Nonfiction > Harvard Classics > The Sayings of Confucius
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   The Sayings of Confucius.
The Harvard Classics.  1909–14.
 
XVI
 
 
[1]  THE CHI was about to chastise Chuan-yü. 1
  Jan Yu and Chi-lu, 2 being received by Confucius, said to him: “The Chi is going to deal with Chuan-yü.”
  Confucius said: “After all, Ch´iu, 3 are ye not in the wrong? The kings of old made Chuan-yü lord of Tung Meng. 4 It is within the borders of the realm, moreover, and a vassal state. Ought it to be chastised?”
  Jan Yu said: “Our lord wishes it. We, his ministers, are both against it.”
  Confucius said: “Ch´iu, Chou Jen was wont to say, ‘Put forth thy strength in the ranks; leave them rather than do wrong.’ Who would choose as guide one that is no prop in danger, who cannot lift him when fallen? Moreover, what thou sayest is wrong. If a tiger or a buffalo escape from the pen, if tortoiseshell or jade be broken in the case, who is to blame?”
  Jan Yu said: “But Chuan-yü is strong, and close to Pi; 5 if not seized to-day, it will bring sorrow in after times on our sons and grandsons.”
  Confucius said: “To make excuses instead of saying ‘I want it’ is hateful, Ch´iu, to a gentleman. I have heard that unlikeness of lot grieves a king or a chief, not fewness of men. Unrest grieves him, not poverty. Had each his share there would be no poverty. In harmony is number: peace prevents a fall. So if far off tribes will not bend, win them by encouraging worth and learning; and when they come in, give them peace. But now, when far off tribes will not bend, ye two, helpers of your lord, cannot win them. The kingdom is rent asunder; ye are too weak to defend it. Yet spear and shield ye would call up through the land! The sorrows of Chi’s grandsons, I fear, will not rise in Chuan-yü: they will rise within the palace wall.”
[2]    Confucius said: “When right prevails below heaven, courtesy, music and punitive wars flow from the Son of Heaven. When wrong prevails below heaven, courtesy, music, and punitive wars flow from the feudal princes. When they flow from the feudal princes they will rarely last for ten generations. When they flow from the princes’ ministers they will rarely last for five generations. When courtiers sway a country’s fate, they will rarely last for three generations. When right prevails below heaven power does not lie with ministers. When right prevails below heaven common men do not argue.”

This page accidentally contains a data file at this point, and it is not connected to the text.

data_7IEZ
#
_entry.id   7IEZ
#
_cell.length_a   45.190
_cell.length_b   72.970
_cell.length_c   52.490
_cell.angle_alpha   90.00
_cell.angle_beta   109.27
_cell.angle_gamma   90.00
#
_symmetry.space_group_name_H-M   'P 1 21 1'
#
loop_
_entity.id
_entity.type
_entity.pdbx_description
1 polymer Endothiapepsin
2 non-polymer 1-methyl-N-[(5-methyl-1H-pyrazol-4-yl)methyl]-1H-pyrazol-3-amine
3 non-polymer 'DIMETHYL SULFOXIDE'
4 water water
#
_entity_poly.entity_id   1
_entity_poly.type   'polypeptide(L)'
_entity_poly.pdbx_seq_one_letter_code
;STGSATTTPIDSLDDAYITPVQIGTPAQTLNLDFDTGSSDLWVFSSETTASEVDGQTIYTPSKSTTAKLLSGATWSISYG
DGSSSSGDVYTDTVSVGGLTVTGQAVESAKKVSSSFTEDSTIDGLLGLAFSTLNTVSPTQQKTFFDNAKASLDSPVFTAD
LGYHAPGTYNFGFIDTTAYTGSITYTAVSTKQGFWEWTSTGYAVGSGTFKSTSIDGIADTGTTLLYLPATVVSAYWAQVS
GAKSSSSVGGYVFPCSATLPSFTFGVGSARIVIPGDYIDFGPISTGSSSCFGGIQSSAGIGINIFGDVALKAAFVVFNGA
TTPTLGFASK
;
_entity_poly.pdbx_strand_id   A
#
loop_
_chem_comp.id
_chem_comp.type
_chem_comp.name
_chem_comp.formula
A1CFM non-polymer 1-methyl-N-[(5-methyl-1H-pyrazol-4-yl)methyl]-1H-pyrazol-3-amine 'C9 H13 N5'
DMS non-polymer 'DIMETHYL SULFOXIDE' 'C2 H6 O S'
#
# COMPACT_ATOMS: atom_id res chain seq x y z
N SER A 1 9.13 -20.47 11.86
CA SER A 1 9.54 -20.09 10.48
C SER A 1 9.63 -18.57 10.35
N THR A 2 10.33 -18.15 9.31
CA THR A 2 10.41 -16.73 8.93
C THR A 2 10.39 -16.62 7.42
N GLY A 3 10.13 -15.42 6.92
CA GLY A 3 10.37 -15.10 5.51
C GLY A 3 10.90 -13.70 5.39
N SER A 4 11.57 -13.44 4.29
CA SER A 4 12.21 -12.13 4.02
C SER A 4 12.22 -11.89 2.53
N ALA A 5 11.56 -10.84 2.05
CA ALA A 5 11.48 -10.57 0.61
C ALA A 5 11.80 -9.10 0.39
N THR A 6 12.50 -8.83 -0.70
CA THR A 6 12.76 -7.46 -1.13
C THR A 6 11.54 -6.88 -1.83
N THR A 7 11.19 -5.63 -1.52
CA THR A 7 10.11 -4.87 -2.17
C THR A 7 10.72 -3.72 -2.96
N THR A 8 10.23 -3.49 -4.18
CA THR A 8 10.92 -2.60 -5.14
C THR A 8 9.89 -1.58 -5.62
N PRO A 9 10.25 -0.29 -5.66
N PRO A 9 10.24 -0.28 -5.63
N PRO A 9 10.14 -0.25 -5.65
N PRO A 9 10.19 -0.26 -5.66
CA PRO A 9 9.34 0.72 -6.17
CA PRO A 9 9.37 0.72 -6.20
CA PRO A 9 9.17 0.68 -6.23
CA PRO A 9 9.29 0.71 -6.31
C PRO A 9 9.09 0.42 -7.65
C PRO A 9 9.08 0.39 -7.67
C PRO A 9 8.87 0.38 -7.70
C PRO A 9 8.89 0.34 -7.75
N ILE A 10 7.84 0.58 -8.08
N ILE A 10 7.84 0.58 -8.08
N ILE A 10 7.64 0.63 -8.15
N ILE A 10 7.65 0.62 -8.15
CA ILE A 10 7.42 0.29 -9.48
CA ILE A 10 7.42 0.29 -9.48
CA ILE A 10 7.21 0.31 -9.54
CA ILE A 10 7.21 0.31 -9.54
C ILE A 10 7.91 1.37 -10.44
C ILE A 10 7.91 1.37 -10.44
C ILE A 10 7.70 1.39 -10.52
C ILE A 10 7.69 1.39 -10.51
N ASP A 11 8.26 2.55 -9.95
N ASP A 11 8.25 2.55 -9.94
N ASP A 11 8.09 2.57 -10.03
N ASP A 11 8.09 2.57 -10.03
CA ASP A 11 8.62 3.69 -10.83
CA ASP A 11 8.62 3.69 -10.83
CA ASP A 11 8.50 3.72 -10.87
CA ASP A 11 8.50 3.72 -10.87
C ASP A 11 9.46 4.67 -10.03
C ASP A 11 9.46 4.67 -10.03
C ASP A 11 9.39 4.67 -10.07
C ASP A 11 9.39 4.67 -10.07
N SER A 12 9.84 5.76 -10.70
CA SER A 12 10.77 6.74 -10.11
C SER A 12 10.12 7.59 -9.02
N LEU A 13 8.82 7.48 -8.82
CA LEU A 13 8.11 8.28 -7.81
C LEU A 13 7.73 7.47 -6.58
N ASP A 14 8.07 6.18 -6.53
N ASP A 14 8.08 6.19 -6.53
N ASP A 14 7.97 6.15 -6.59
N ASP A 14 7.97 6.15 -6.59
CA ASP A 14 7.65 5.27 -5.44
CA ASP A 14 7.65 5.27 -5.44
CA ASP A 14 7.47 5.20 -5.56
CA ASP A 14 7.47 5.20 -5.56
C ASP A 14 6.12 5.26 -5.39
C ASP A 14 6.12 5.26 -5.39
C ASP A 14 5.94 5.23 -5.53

[3]    Confucius said: “For five generations its income has passed from the ducal house; 6 for four generations power has lain with ministers: and humbled, therefore, are the sons and grandsons of the three Huan.”
[4]    Confucius said: “There are three friends that do good, and three friends that do harm. The friends that do good are a straight friend, a sincere friend, and a friend who has heard much. The friends that do harm are a smooth friend, a fawning friend, and a friend with a glib tongue.”
[5]    Confucius said: “There are three joys that do good, and three joys that do harm. The joys that do good are joy in dissecting courtesy and music, joy in speaking of the good in men, and joy in a number of worthy friends. The joys that do harm are joy in pomp, joy in roving, and joy in the joys of the feast.”